Palestine: WFP-backed training boosts budding entrepreneurs
From their friendly, humble home in Gaza, 32-year-old Sahar and her family produce some of the most iconic Palestinian goods: coffee, maftoul, doqqa and zaatar. Their kichten is a swirl of herby smells.
Today, their products are quickly snapped up by local residents across the Gaza Strip. But not so long ago, as the COVID-19 pandemic and its devastating fallout swept across the region, the family business could barely stay afloat.
Many of us witnessed empty shops and locked doors after the pandemic and felt the lingering impact of “Out of business” signs.
But in the Gaza Strip, COVID-19 sharply worsened an already dire situation. The ongoing blockade and repeated escalations of violence over 15 years have left Gaza’s economy in a fragile state.
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Today almost 68.9 percent of Gazan youth are unemployed, and more than 60 percent of Gazans are food insecure, unable to meet their needs for healthy and balanced nutrition. Sahar and her husband were among young Gazans who were left with an income that could barely allow them to get by.
"It was hard to work during the COVID-19 lockdown, the 2021 escalation of violence on Gaza and the current high prices that slowed the production and limited my access to raw materials,” recalls Sahar, who once counted among thousands of local youth lacking work opportunities.
Her fortunes changed dramatically last year, thanks to a joint United Nations initiative to mitigate the pandemic’s impact on women entrepreneurs.
Targeting small and medium businesses, including cooperatives, the programme rolled out by the World Food Programme, and four of sister UN agencies, developed the skills and capacities of 40 women-led agribusinesses in the Gaza Strip and West Bank.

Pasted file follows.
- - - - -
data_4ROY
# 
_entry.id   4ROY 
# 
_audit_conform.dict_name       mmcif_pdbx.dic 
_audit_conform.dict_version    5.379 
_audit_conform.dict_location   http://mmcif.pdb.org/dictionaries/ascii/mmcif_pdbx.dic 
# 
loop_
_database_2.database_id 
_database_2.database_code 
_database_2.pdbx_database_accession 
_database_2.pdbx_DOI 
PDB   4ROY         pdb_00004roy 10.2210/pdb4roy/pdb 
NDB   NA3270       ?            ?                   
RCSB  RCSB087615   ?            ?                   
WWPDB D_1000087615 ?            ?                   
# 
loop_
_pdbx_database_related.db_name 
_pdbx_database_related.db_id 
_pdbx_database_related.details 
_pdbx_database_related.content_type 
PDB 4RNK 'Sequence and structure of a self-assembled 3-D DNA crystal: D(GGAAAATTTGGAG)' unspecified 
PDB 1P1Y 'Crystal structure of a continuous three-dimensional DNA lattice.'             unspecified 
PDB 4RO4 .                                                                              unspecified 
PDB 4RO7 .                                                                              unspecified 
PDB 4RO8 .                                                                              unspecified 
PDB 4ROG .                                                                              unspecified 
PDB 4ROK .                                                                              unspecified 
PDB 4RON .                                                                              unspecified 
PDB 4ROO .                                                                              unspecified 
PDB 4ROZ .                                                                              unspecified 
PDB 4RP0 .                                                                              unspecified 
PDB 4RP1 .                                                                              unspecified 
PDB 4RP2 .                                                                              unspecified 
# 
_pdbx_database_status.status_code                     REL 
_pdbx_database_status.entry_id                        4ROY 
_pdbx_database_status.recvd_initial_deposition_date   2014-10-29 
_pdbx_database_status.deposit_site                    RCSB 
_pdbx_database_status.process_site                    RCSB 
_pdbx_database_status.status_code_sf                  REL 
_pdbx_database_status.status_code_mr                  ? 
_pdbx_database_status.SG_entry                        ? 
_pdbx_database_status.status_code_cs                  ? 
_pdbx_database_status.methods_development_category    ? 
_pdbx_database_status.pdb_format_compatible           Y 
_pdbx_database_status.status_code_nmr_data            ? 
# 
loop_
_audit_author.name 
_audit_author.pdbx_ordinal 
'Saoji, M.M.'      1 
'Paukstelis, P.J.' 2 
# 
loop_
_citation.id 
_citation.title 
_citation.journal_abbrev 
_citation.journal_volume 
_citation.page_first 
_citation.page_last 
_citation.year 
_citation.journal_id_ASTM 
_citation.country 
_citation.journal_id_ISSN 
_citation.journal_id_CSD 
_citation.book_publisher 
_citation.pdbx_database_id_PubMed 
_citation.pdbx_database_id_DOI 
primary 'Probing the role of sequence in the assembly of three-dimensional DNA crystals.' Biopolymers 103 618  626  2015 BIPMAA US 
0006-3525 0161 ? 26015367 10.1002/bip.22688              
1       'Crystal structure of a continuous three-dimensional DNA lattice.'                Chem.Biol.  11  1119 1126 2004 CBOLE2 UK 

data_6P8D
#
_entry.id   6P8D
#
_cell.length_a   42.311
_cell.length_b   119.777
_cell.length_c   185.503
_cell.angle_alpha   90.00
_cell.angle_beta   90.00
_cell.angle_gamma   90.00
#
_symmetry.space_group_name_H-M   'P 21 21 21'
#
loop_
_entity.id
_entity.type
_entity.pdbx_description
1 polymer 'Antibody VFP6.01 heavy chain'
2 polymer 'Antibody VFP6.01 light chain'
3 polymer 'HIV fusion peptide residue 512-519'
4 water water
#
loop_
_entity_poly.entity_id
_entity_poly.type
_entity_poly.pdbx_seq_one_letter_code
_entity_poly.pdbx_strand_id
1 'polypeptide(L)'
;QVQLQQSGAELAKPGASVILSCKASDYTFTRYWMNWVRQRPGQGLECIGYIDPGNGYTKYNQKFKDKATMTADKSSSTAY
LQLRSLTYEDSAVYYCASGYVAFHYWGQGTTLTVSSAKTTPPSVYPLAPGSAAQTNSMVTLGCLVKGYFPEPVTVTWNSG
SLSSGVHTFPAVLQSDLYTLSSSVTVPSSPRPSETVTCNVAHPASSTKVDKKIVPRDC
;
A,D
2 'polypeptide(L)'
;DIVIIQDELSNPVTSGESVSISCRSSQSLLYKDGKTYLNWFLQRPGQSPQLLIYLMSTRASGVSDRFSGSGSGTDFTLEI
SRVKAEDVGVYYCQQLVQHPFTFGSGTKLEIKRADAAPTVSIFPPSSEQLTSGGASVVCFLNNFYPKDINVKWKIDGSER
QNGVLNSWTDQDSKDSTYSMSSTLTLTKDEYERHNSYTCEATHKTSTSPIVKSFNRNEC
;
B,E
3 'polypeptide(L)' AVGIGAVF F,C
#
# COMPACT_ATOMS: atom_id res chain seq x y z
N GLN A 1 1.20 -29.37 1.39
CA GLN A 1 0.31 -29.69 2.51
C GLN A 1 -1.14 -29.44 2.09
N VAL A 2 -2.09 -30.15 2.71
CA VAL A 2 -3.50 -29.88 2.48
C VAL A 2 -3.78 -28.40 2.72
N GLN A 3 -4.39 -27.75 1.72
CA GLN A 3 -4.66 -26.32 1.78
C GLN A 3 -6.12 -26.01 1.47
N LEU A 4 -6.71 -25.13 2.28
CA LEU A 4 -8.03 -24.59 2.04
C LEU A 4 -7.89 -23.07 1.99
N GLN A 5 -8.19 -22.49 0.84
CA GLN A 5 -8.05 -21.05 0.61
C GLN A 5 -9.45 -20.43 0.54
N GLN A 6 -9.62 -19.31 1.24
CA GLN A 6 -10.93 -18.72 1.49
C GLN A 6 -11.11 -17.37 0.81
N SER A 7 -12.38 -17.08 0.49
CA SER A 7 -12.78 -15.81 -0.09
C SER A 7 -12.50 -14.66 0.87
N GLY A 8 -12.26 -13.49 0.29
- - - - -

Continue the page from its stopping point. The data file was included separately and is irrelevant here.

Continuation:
It offered one solution to soaring joblessness that affects more than one-third of Gazans under-25 who, who are among the most educated and highly skilled in the region – by supporting women in growing small businesses, it also helped to boost their self-reliance and access to equal opportunities.
Such business training can be a powerful tool to fight poverty in Gaza, where more than six in 10 people are food insecure and cannot access a healthy, balanced diet.
“In Gaza and similarly vulnerable contexts, there is an increasing need to support and promote small and home-grown businesses as a source of income, employment and a stimulant to local markets,” says WFP Representative and Country Director in Palestine Samer Abdeljaber.
Sahar, her husband and the five female co-workers she hired during better times enrolled in the programme in a WFP collaboration with the Food and Agricultural Organization (FAO).
Skills they learned included food processing, finance, quality control and marketing. Each of the modules designed by WFP and FAO aimed to complement the others. The training targeted vulnerable women in underserved communities, offering them new career prospects in food production.
“These businesses are hope for a future where people are less dependent on traditional humanitarian assistance, are creating job opportunities for their communities, generating a steady income and ultimately benefiting a struggling economy,” says WFP’s Abdeljaber.
Following the trainings, WFP provided participating businesses with laptops to facilitate the digitalization of their management and accounting, and to scale up their social media capabilities.
“The training helped us update our marketing strategy and material to a more customer-friendly and attractive output,” Sahar says.
WFP also organized a networking exhibit between businesses like Sahar’s and local shops. Thanks to these links, the young entrepreneur managed to spread the word about her products across the Gaza Strip, from Rafah in the far south to downtown Gaza City.
“The exhibition took my business to the next level. I had already worked on packaging and marketing, applied everything we learned to my business and saw the impact through profits and sales,” Sahar says
Indeed, Sahar’s sales have almost doubled since the training. FAO also helped her and other entrepreneurs through the hurdles of formally registering with the Ministry of National Economy – a process that’s helped to increase local trust in their products and services.
“My team and I found the training programme enriching”, Sahar says, adding, “we were keen on attending the sessions – and spreading our new knowledge to others working with us.“
The training course ran from July 2021 to March 2022 - a joint effort by UN Women, the Food and Agricultural Organization, the United Nations Development Programme and WFP to mitigate the socio-economic impact of COVID-19.